The way to Europe

The biggest city of Pakistan, Karachi, serves as starting point for most attempts to go to Europe. Here the agents for trafficking groups have their offices from where they coordinate  the stages and dispense money to their contractors. Many migrants fly to Kuala Lumpur or Jakarta from where they try to reach small islands that are Australian territory. Migrants who go to Europe get on a truck or jeep and drive towards the Iranian border (to see each stage on the map click the points).

“For the purposes of the present Convention, the term “refugee” shall apply to any person who: As a result of events occurring before 1 January 1951 and owing to wellfounded fear of being persecuted for reasons of race, religion, nationality, membership of a particular social group or political opinion, is outside the country of his nationality and is unable or, owing to such fear, is unwilling to avail himself of the protection of that country; or who, not having a nationality and being outside the country of his former habitual residence as a result of such events, is unable or, owing to such fear, is unwilling to return to it.“

Art. 1 Section A Z 2 Geneva Refugee Convention

Asylum in Austria

The Federal Agency for Asylum and asylum courts have to decide whether the conditions in a country 5.000km away are sufficient reasons to grant asylum under Austrian law and have the task to compare individual stories to objective asylum criteria. What the public know about Pakistan about the life, the freedom and constrains it knows from media that also only have very limited access to this areas: too dangerous, too messy is the situation as to clearly assess it. 

In order to to get some sense of the situation public servants and justices can draw information from a database of reports by the Foreign Ministry, the Austrian embassy and consulates as well as reports from NGOs and various UN organizations that operate in the country and have a better understanding of the situation. The Federals Asylum Agency also sends fact finding missions into different countries to get an accurate assessment of the situation.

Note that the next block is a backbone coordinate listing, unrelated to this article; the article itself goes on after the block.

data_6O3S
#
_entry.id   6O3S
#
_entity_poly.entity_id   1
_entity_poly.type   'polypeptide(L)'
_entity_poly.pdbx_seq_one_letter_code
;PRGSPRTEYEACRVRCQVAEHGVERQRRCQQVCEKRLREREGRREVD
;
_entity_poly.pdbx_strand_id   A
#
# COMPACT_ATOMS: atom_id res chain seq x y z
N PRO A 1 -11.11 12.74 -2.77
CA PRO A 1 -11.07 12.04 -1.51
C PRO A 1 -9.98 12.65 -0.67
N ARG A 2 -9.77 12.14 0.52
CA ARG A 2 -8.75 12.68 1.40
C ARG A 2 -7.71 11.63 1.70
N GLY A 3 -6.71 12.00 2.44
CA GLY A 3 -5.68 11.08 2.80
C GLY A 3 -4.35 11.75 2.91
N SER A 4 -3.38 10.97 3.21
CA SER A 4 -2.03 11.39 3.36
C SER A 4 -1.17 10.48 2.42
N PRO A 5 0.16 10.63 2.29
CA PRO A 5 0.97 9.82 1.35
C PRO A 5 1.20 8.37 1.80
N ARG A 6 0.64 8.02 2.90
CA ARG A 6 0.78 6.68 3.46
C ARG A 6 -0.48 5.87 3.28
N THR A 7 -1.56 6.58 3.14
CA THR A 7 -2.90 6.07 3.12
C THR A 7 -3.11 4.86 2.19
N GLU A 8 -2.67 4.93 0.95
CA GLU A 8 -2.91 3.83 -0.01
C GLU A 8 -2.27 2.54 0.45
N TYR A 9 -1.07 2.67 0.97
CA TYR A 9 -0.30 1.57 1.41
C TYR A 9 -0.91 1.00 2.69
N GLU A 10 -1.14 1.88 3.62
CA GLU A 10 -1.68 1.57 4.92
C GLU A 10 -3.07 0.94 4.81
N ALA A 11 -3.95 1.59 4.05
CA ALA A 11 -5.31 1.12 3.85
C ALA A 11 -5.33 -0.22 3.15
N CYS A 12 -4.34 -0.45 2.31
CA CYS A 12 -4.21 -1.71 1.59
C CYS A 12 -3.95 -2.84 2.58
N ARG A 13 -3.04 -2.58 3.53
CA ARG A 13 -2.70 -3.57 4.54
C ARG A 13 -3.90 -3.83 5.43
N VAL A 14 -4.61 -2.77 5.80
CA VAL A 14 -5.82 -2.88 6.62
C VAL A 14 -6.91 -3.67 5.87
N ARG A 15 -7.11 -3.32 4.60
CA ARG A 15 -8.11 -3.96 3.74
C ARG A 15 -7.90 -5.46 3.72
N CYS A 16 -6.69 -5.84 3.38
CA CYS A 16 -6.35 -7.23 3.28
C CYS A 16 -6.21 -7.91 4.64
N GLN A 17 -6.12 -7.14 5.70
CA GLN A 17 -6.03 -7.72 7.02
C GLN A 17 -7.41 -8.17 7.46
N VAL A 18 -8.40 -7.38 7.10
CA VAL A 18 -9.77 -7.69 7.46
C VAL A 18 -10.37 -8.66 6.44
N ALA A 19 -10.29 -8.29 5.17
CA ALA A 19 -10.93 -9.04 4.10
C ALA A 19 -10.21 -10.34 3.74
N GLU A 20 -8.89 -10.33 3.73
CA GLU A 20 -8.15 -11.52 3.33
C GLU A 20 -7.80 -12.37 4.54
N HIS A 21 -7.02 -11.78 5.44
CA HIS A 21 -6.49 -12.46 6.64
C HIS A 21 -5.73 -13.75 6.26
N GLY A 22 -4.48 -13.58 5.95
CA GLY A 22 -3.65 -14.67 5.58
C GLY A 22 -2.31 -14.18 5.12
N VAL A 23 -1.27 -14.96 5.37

Political persecution

Tanveer Hussain* explains in his asylum application that the was personally persecuted by the Taliban and therefore had to flee his village in the Swat valley a region in the northwestern province of Pakistan. He was an active member of a secular party  and an advocate for girls being allowed to go to schools. When the Taliban got the region under their control he became an persona non grata and had to flee. Because he believed that he could not be save in other cities he left Pakistan in 2009. 

Targeted killings have become daily life in Pakistan and at the same time it remains difficult to tell if they are executed by religious or politically motivated groups. A fact finding mission of the Federal Asylum Agency in June 2013 came to a similar conclusion than Tanveer after which an escape from the Taliban within Pakistan is not possible in general and has to be assessed in every individual case. 

  • Like in Afghanistan century old Buddha statues were destroy by the Taliban. The head of this statue was blown up in 2009. (photo: Stambula)
  • View over the Swat valley (photo: Stambula)
  • Mengora, the capital of the Swat valley, from where Hussain is from. (photo: Stambula)

Domestic means of escape